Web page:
At 5:30am we hit the trail, lamps on our heads, and dressed for frosty conditions. When it’s not fire or ice, it’s something else. The weather turned out to be perfect: calm with a low around 30 when we started, peaking in the upper 70s midday. But what we did not anticipate was the smoke. Indeed a forest fire burning on the north rim spewed a thick plume that poured into the canyon walls, like water in a ravine, while we slept. So despite ideal weather, we spent a good time sucking down ash with every breath.
As we descended back toward the river on our return trip a light breeze diffused much of the smoke. Sage and I reached Phantom Ranch shortly after noon, and though Dan had dropped back a little during this stretch, Sage offered to stay and wait, so I took the opportunity to set off alone for the final climb back to the south rim. On my previous visits 40 miles of legwork had reduced me to a hike by this time, but today something felt different. Having just paced 40+ miles at Javelina the previous weekend, I by no means felt perfect, but I did manage to run every step of the final climb which, for me, was a huge accomplishment — especially granted my lackluster training these past two months.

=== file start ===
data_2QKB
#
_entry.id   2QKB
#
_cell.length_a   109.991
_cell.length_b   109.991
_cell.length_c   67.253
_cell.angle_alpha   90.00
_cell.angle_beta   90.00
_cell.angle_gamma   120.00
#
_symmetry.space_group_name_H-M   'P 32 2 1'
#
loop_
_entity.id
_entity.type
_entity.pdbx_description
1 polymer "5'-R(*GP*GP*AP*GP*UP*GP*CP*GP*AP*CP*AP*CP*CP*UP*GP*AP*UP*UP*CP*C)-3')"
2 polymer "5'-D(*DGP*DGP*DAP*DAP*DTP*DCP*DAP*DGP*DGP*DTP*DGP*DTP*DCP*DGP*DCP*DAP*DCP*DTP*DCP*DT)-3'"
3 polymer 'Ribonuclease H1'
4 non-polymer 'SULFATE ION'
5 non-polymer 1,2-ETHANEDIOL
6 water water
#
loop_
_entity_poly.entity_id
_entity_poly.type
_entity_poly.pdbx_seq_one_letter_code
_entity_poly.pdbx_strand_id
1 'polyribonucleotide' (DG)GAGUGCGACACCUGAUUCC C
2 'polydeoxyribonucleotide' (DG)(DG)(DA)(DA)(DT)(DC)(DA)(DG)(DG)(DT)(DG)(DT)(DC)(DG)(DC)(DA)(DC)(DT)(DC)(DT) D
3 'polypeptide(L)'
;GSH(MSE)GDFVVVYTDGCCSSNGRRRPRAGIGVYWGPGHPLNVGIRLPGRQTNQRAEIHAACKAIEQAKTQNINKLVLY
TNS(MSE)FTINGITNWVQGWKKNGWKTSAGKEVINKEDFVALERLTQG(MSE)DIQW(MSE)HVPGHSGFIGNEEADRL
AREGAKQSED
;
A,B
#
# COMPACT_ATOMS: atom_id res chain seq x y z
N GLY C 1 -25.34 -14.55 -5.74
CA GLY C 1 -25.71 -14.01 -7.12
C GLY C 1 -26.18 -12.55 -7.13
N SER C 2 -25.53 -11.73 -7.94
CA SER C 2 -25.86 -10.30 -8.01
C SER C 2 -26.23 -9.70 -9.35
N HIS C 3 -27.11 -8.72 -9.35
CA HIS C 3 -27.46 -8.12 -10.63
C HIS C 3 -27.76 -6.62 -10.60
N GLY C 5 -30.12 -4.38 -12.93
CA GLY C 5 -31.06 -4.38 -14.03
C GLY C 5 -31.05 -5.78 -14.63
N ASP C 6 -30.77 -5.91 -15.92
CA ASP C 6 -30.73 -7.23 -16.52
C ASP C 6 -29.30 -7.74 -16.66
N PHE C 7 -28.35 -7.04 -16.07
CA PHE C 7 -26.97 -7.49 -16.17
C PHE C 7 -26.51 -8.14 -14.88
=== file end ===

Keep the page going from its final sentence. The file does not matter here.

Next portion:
I tagged the rim in 10 hours on the dot and proceeded to entertain a few tourists who genuinely colored me insane for doing what I’d just done. I then retreated to the rim-side cantina for a beer where Sage and Dan joined me not long after. Dan certainly appeared humbled by his first ultramarathon, but I am frankly impressed with his performance running more than twice as far as he’d ever run before — and on a difficult route.
Sage captured the run with a well-crafted clip:
Strangely, this is the second time I’ve had the pleasure of starring in a R2R2R flick. Here’s one Brandon put together last year:
I ought to end this post with a sentiment or a takeaway, but honestly all I can say is three times down and I’m already looking forward to the fourth. Can I go sub-9? I’ll have to find a new way to make it challenging. Regardless, the Grand Canyon is (and probably always will be) near the top of my list of destination runs.